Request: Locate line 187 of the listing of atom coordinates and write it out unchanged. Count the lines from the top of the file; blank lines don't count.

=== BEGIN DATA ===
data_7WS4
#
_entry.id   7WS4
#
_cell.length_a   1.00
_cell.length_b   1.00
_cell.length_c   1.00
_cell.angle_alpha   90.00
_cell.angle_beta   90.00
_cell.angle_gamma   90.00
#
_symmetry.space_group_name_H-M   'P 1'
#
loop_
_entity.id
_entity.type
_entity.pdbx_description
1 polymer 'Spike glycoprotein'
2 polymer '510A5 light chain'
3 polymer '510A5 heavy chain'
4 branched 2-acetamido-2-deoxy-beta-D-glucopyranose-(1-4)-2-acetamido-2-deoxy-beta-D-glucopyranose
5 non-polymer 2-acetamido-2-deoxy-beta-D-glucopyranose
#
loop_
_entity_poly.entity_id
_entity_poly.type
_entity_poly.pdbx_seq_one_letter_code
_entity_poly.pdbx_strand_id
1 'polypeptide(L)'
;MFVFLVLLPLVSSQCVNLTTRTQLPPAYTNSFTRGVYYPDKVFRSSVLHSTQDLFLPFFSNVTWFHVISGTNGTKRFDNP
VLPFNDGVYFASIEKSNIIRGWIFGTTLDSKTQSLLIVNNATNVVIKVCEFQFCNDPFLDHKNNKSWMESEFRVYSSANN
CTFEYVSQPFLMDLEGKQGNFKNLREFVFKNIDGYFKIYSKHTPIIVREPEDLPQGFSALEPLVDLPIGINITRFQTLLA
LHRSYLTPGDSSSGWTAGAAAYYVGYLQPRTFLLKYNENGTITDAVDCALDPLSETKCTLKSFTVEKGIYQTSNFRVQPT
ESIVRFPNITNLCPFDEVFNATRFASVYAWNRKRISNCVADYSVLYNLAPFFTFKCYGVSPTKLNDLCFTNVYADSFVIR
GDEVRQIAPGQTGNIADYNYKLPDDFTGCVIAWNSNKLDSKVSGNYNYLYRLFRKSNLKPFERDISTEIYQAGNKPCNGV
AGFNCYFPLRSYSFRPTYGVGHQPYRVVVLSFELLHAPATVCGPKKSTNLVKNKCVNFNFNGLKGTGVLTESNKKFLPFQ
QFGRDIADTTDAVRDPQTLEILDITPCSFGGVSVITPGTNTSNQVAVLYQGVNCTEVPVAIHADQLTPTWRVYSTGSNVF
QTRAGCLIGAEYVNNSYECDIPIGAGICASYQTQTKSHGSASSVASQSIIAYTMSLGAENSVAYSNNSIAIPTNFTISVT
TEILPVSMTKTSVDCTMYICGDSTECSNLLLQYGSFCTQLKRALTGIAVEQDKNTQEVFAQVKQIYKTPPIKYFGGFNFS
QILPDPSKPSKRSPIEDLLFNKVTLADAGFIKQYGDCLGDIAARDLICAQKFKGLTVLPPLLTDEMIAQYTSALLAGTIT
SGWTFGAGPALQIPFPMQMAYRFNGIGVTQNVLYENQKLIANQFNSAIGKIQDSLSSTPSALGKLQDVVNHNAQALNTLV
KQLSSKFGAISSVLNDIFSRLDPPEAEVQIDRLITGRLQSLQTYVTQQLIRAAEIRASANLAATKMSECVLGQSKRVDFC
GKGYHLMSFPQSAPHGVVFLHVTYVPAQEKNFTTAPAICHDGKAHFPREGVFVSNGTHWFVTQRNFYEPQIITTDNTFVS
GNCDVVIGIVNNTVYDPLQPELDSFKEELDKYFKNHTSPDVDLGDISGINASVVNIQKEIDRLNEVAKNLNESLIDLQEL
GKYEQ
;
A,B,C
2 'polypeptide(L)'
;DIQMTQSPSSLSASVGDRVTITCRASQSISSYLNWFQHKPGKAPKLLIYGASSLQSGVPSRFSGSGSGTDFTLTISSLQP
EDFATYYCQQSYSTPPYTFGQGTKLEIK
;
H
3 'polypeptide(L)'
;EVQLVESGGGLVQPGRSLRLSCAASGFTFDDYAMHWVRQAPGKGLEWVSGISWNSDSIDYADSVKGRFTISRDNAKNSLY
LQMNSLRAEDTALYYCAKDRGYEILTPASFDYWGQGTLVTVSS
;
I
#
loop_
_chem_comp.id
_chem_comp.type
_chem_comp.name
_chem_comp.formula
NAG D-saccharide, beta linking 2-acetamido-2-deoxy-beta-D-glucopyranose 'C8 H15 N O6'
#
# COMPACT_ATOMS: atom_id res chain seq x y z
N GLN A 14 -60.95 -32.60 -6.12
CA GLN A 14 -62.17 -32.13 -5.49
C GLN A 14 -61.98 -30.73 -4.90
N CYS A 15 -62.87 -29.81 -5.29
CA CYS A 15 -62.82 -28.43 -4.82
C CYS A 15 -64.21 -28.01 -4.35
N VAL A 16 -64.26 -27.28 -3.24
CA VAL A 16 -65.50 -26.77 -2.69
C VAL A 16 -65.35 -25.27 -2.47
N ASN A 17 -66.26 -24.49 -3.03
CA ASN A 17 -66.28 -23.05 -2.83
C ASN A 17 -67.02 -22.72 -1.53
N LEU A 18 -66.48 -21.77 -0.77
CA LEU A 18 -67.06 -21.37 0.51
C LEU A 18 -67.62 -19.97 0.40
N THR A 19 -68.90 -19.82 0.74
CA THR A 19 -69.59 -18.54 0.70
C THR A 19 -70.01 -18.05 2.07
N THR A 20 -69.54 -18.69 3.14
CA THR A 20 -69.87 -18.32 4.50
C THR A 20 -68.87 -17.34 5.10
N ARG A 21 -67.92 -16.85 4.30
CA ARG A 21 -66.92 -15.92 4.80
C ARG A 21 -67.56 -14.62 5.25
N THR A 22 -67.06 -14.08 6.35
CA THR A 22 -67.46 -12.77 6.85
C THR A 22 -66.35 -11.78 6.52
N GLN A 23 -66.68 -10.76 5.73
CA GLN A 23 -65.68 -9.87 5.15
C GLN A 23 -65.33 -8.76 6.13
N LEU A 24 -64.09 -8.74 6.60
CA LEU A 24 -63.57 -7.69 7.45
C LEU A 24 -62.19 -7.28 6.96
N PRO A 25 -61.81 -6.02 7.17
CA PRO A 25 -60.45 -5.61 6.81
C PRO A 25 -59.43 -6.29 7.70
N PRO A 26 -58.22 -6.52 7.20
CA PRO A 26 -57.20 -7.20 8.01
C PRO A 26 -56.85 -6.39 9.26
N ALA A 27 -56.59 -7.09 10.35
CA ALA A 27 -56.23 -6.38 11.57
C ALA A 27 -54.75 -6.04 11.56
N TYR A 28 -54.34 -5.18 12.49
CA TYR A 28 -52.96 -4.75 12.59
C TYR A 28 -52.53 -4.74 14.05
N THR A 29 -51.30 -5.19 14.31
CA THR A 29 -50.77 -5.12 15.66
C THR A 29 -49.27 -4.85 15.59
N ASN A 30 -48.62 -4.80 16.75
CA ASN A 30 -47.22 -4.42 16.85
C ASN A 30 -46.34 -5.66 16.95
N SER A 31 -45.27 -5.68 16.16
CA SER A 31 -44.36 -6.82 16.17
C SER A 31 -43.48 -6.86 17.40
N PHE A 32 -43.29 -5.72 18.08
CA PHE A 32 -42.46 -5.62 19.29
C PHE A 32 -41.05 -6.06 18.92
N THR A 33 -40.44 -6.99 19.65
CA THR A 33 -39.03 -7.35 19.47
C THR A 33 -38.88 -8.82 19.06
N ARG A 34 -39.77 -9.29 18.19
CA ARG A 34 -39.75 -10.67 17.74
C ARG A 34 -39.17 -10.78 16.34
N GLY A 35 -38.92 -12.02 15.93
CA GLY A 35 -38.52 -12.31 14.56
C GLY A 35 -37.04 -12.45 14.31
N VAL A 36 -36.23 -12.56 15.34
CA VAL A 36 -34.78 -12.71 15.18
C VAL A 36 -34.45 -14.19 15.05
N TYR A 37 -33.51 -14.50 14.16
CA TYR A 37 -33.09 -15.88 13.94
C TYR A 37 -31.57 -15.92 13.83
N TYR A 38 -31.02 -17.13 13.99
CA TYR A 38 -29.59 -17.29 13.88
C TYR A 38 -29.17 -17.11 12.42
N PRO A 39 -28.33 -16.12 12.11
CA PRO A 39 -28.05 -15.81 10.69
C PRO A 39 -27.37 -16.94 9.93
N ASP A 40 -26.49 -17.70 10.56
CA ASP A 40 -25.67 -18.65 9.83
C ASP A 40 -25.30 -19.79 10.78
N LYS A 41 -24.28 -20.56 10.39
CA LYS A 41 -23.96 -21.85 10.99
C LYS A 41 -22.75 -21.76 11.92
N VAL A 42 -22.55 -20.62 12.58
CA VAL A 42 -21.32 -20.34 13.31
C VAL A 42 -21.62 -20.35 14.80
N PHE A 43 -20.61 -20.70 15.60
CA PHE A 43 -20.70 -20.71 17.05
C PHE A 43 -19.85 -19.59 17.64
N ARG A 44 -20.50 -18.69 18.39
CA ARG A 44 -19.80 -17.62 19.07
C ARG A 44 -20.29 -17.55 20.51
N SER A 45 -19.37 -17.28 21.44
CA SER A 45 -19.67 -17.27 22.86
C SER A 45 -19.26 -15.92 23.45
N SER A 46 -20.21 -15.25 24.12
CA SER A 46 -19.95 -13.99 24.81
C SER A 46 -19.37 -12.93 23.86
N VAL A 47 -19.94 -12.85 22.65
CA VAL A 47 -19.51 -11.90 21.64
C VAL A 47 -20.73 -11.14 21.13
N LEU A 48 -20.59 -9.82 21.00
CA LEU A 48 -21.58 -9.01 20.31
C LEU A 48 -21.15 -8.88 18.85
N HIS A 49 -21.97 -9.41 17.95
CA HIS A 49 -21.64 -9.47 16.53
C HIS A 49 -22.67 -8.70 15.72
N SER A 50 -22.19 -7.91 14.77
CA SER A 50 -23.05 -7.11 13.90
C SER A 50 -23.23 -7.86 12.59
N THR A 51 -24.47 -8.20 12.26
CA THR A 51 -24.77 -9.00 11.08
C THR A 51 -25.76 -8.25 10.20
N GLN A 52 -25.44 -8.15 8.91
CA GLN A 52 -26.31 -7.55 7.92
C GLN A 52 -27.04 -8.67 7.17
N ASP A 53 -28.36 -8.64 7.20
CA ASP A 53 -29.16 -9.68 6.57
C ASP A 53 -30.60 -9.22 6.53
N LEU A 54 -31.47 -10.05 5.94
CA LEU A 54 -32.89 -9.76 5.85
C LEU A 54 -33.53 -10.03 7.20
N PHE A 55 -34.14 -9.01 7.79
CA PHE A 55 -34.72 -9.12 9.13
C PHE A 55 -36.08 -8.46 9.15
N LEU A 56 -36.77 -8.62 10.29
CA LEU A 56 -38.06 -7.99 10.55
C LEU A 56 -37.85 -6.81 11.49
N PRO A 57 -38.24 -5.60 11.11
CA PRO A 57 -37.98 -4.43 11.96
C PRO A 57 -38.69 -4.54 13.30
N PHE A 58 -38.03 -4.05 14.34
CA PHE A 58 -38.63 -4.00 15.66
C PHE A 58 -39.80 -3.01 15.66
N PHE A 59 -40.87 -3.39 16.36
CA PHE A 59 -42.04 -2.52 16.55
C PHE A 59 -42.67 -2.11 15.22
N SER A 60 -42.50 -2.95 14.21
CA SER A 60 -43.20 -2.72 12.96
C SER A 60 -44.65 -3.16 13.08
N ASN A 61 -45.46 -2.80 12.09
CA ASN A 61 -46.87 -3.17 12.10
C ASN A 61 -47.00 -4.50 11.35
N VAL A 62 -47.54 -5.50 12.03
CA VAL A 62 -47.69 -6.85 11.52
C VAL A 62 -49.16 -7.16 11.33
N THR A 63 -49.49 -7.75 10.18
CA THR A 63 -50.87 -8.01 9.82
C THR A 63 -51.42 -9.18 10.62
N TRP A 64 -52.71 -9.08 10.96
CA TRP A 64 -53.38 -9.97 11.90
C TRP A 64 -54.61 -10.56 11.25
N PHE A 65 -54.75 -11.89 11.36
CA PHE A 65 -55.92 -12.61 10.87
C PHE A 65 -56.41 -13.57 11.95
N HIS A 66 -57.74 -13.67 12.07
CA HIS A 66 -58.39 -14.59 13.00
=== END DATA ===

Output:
N LEU A 54 -31.47 -10.05 5.94